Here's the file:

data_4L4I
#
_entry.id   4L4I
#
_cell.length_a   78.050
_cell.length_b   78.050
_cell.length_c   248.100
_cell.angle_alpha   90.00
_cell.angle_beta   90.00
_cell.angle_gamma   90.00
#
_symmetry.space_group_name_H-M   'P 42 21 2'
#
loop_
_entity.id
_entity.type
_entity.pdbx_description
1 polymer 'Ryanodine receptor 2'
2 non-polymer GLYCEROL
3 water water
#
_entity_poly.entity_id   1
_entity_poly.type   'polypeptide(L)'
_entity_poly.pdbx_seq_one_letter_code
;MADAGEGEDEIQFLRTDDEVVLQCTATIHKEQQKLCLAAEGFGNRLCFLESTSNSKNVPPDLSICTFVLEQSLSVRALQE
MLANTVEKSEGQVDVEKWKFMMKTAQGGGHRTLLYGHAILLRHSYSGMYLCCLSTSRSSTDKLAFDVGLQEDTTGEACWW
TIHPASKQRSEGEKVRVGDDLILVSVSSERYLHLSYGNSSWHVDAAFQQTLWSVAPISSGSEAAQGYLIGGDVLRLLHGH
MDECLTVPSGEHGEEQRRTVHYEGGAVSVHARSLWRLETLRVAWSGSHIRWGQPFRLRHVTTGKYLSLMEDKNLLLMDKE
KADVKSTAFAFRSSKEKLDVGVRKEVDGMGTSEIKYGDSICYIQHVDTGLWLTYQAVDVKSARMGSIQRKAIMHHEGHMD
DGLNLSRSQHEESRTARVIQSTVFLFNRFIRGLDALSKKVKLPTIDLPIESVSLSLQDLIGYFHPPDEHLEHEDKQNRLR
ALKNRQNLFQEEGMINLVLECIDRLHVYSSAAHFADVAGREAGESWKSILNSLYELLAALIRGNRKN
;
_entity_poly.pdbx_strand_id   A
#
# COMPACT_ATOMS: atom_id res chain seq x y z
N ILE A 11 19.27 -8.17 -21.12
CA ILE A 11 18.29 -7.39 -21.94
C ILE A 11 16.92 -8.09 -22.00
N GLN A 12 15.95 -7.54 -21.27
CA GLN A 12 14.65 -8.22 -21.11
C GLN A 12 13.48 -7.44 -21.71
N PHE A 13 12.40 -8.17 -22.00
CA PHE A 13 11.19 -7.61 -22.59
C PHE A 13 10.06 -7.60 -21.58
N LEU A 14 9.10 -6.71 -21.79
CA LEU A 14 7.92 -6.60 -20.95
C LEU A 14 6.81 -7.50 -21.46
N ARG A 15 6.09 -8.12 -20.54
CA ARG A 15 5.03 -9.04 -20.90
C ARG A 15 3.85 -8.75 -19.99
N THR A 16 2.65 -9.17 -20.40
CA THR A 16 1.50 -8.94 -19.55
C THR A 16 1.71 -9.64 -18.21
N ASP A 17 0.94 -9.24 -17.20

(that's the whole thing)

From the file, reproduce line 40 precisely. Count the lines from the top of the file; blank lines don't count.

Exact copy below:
CA GLN A 12 14.65 -8.22 -21.11